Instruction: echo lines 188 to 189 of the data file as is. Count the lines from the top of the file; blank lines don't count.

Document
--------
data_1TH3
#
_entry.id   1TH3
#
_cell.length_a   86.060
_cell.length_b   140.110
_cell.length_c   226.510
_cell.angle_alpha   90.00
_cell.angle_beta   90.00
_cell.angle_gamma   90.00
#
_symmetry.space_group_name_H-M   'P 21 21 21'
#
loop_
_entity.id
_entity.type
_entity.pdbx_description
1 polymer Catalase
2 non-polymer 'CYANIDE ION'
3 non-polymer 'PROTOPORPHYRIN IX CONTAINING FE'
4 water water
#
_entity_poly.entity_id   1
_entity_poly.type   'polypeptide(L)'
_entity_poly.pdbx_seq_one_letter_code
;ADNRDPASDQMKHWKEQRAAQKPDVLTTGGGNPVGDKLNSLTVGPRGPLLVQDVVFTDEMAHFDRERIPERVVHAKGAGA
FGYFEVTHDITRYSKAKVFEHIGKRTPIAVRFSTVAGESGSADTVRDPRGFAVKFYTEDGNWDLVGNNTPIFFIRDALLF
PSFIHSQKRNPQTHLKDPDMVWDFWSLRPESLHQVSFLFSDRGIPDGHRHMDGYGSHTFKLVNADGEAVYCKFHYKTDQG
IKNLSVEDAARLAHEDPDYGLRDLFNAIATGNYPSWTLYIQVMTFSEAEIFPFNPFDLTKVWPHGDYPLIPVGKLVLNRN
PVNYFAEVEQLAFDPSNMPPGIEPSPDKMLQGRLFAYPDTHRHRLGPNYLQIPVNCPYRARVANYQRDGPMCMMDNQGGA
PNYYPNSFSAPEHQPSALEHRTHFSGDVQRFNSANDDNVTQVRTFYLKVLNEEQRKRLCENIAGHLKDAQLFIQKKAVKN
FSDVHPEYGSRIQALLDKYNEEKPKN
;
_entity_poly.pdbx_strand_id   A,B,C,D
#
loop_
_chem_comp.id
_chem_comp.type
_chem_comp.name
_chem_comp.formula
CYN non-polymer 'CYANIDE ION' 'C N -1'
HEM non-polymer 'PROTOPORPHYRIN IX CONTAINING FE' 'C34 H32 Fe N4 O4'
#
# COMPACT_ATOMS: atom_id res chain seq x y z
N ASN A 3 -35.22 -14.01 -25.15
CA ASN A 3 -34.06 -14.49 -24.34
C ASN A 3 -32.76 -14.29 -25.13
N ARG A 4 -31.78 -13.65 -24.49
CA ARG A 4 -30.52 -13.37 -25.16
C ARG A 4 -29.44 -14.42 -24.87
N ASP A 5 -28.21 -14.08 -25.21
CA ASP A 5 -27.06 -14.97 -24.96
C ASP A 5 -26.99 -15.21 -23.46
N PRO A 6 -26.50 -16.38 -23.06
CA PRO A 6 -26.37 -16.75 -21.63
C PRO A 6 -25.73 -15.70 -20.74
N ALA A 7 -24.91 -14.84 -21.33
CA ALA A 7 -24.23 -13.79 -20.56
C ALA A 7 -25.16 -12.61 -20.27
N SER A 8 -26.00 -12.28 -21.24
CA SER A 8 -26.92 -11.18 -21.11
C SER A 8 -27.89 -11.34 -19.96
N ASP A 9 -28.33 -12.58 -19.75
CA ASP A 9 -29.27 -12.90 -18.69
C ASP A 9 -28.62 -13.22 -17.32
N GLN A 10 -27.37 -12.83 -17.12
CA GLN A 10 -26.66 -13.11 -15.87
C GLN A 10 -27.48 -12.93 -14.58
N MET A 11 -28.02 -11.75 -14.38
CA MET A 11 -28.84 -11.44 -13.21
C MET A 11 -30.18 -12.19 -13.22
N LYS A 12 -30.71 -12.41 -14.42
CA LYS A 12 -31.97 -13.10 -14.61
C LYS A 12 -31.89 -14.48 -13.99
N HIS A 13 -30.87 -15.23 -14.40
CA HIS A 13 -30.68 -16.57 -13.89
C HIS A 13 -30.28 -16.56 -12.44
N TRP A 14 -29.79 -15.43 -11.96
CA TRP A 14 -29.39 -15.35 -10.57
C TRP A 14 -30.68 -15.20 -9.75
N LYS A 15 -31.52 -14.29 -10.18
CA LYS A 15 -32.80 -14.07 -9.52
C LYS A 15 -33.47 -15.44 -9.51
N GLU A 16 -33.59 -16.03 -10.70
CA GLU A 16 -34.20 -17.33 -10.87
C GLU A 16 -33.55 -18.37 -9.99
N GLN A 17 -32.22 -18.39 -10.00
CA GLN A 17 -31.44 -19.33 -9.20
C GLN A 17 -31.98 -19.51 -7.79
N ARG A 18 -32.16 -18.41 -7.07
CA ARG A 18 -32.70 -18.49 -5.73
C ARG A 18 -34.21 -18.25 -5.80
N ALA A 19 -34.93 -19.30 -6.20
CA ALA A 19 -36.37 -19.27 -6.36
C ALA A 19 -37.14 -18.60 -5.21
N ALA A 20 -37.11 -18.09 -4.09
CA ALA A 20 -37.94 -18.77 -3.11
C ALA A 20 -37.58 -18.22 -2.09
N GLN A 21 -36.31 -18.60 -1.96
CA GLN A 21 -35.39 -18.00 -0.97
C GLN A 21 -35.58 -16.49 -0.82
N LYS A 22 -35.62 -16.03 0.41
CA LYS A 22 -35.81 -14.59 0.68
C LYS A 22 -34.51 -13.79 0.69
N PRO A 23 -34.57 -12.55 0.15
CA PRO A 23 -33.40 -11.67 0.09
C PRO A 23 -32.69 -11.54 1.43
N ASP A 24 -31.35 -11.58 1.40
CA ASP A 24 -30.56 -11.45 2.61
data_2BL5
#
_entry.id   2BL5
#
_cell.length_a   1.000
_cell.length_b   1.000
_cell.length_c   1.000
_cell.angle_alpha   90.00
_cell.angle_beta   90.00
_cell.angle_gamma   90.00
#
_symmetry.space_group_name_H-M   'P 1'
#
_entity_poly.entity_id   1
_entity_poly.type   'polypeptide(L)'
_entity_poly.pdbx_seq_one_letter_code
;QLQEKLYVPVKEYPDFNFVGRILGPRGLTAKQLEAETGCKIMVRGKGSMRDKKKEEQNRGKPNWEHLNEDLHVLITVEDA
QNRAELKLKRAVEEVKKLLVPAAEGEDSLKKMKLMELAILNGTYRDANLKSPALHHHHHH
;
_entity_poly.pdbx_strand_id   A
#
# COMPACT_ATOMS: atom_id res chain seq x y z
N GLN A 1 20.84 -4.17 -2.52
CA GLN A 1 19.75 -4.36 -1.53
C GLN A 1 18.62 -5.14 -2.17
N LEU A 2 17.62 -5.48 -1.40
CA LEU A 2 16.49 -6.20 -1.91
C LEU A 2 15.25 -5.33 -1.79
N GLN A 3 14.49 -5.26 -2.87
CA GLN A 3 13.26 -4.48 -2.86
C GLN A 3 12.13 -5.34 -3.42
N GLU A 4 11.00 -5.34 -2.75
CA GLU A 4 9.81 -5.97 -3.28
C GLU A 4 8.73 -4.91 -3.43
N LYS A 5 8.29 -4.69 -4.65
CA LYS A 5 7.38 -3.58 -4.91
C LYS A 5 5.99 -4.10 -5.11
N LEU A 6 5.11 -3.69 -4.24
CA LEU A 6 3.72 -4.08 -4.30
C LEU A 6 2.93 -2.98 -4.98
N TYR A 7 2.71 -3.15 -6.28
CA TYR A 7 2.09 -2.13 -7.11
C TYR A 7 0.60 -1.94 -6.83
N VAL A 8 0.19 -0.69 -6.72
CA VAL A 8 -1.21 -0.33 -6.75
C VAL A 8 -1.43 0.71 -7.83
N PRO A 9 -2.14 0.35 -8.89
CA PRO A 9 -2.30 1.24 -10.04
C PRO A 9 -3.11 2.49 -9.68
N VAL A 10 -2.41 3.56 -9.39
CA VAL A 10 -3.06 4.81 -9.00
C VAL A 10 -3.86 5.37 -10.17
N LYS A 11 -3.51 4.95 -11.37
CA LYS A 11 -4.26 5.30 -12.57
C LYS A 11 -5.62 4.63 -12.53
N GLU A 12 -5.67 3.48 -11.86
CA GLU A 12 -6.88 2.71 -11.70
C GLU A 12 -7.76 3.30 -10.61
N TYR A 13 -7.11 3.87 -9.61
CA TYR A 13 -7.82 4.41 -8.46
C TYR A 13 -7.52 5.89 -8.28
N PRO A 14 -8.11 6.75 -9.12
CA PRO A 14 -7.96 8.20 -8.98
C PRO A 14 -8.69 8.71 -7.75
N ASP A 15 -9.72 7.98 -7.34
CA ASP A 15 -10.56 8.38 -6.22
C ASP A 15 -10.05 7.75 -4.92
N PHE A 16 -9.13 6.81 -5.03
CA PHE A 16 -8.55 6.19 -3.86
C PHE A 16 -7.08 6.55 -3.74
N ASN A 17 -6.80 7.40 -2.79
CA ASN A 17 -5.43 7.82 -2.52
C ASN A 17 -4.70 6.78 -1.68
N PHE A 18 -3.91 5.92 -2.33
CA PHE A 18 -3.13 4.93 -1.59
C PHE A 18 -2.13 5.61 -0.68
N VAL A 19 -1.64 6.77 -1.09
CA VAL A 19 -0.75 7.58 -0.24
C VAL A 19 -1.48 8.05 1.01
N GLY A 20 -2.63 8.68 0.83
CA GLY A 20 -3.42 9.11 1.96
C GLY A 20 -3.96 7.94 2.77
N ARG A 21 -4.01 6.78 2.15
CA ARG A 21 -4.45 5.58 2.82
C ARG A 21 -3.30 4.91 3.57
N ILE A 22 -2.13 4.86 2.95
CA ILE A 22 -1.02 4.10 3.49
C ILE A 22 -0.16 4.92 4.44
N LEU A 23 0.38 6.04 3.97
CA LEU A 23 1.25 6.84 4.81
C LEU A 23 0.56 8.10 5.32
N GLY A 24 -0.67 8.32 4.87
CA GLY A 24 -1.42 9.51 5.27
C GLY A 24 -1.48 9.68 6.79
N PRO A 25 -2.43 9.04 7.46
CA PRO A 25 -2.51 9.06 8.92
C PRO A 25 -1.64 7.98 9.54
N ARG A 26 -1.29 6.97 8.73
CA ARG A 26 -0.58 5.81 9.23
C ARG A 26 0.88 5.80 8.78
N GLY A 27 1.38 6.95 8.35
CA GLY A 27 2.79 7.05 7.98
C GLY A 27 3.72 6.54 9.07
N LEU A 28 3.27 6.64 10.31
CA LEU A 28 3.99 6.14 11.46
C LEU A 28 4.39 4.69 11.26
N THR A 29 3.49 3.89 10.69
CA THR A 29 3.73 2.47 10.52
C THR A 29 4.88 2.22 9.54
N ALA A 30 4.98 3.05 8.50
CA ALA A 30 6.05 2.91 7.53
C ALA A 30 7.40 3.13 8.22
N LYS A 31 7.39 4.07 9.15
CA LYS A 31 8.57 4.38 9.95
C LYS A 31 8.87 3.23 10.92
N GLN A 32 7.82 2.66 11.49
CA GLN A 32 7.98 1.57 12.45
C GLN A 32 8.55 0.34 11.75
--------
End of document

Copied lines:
C VAL A 19 -1.48 8.05 1.01
N GLY A 20 -2.63 8.68 0.83